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The significance of heat transport by shallow fluid flow at an active plate boundary: the Southern Alps, New Zealand.

Coussens, J. and Woodman, N. and Upton, P. and Menzies, C.D. and Janku-Capova, L. and Sutherland, R. and Teagle, D.A.H. (2018) 'The significance of heat transport by shallow fluid flow at an active plate boundary: the Southern Alps, New Zealand.', Geophysical research letters., 45 (19). pp. 10323-10331.


Fluid flow can influence fault behavior. Here we quantify the role of groundwater heat advection in establishing the thermal structure of the Alpine Fault, a major tectonic boundary in southern New Zealand that accommodates most of the motion between the Australian and Pacific Plates. Convergence on the Alpine Fault has rapidly uplifted the Southern Alps, resulting in high geothermal gradients and a thin seismogenic zone. A new equilibrium temperature profile from the 818-m-deep Deep Fault Drilling Project 2B borehole has been interrogated using one-dimensional analytical models of fluid and rock advection. Models indicate a total heat flux of 720-mW m2 results from groundwater flow with Darcy velocities approximating to 7.8 × 1010 m s1. Groundwaters advect significantly more heat than rock advection in the shallow orogen (<6-km depth) and are the major control on the subsurface temperature field.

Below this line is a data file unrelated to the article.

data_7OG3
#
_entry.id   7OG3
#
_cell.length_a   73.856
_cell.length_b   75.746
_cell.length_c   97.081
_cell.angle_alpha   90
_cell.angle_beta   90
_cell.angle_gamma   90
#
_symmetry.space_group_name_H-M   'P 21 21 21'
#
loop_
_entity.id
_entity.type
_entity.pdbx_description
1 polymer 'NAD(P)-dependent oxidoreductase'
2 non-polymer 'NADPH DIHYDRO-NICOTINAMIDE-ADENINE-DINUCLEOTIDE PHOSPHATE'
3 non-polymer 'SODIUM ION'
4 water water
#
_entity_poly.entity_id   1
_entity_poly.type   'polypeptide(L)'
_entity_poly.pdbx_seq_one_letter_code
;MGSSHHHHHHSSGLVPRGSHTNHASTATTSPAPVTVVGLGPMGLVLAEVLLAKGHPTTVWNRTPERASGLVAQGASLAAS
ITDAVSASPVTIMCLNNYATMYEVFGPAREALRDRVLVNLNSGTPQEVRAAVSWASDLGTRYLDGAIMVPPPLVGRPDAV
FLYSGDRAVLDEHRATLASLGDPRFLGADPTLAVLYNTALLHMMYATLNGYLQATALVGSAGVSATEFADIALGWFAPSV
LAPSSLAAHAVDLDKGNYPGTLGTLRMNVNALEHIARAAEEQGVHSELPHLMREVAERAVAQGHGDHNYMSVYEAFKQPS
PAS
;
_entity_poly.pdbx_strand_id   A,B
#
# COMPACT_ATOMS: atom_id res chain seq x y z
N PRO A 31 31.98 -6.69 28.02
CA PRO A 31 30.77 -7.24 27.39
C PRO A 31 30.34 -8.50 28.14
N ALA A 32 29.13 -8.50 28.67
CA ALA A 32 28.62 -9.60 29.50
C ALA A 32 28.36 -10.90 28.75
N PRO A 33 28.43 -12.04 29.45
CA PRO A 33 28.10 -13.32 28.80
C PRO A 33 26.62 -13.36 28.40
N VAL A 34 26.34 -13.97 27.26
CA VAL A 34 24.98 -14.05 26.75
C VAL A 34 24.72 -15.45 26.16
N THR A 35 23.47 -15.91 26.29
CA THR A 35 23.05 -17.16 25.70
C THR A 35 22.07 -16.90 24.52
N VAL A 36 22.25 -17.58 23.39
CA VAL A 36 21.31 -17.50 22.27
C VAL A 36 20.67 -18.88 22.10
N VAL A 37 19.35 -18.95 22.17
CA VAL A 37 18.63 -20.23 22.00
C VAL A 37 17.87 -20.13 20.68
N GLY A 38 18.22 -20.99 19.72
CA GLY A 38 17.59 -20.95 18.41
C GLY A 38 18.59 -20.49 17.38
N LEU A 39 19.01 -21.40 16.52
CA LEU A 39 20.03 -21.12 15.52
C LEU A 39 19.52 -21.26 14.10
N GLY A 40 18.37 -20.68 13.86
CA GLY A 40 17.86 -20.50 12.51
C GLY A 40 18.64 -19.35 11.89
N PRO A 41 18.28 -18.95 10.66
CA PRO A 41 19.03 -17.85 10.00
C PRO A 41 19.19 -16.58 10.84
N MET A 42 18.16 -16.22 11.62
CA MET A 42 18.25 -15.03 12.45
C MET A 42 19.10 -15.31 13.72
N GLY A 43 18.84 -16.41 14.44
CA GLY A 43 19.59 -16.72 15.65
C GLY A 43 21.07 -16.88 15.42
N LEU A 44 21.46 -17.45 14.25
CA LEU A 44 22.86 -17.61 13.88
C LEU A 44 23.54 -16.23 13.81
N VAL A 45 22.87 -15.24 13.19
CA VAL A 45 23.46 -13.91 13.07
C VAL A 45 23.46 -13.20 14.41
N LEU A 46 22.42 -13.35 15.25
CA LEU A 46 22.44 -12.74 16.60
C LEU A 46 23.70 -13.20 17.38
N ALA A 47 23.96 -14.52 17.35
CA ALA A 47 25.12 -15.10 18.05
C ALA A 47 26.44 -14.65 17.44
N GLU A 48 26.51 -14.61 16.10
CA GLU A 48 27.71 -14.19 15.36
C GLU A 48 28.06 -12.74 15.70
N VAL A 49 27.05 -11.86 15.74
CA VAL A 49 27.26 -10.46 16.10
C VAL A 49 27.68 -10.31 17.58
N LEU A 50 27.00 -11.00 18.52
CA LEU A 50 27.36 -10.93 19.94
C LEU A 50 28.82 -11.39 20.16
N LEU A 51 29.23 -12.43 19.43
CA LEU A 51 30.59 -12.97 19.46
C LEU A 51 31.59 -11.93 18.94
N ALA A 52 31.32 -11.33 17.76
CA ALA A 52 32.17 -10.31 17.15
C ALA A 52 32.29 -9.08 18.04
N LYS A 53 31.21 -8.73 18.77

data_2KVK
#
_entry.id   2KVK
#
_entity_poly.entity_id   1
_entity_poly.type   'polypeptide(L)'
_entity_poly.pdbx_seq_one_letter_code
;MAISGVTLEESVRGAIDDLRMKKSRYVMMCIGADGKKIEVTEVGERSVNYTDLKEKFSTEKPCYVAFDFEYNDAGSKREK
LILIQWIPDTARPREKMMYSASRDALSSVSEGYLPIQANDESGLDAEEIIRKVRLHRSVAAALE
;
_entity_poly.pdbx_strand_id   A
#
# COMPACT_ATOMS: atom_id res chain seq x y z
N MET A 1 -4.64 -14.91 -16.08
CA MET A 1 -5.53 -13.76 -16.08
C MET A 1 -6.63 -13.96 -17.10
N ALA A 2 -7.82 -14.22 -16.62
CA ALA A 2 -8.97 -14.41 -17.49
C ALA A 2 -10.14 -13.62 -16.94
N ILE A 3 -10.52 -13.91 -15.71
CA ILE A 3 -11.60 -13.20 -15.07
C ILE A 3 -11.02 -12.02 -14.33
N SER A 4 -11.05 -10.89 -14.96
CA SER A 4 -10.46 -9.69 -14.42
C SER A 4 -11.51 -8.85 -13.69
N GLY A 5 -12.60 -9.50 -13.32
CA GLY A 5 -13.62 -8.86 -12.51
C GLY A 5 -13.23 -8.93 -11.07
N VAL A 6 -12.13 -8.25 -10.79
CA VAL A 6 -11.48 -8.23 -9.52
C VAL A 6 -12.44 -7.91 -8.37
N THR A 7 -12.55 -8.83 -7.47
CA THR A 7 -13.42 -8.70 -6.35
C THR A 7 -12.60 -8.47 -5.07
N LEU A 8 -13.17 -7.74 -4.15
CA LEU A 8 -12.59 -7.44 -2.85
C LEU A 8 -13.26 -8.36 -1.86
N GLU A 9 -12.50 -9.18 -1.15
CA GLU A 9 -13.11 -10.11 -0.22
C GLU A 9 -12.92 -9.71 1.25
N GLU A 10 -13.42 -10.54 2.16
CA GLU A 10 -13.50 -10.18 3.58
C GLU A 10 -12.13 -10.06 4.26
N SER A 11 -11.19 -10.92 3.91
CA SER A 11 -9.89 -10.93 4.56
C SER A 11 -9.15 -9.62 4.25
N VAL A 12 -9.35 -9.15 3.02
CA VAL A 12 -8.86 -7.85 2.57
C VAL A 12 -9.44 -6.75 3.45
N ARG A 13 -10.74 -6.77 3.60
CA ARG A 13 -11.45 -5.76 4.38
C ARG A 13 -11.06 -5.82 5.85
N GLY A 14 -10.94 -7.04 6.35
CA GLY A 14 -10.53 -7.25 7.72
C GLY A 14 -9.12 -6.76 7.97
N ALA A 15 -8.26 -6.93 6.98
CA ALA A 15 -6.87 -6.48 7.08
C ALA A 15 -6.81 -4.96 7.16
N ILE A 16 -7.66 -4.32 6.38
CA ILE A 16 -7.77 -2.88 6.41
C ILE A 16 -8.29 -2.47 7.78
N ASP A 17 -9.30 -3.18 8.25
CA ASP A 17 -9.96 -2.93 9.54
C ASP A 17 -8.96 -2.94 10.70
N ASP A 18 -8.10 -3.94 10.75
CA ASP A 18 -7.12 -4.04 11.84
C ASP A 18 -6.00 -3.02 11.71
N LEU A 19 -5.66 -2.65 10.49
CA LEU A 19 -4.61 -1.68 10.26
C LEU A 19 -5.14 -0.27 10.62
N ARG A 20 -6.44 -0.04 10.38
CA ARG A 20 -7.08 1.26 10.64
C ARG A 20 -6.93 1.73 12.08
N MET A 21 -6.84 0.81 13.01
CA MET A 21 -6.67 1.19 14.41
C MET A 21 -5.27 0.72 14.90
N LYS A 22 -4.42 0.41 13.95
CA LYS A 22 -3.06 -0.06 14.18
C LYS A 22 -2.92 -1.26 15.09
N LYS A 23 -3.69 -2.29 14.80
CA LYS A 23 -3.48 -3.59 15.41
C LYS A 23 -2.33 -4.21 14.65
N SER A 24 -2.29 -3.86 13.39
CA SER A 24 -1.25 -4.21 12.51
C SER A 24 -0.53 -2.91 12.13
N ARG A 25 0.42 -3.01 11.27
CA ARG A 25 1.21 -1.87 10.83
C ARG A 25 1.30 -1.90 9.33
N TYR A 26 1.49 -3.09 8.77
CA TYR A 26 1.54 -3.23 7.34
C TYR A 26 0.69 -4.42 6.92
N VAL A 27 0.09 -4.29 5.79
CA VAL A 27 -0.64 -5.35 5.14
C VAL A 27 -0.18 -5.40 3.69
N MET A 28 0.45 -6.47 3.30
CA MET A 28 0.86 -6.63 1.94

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Publisher statement:©2018. The Authors. This is an open access article under the terms of the Creative Commons Attribution License, which permits use, distribution and reproduction in any medium, provided the original work is properly cited.
Date accepted:12 September 2018
Date deposited:22 November 2019
Date of first online publication:05 October 2018
Date first made open access:22 November 2019

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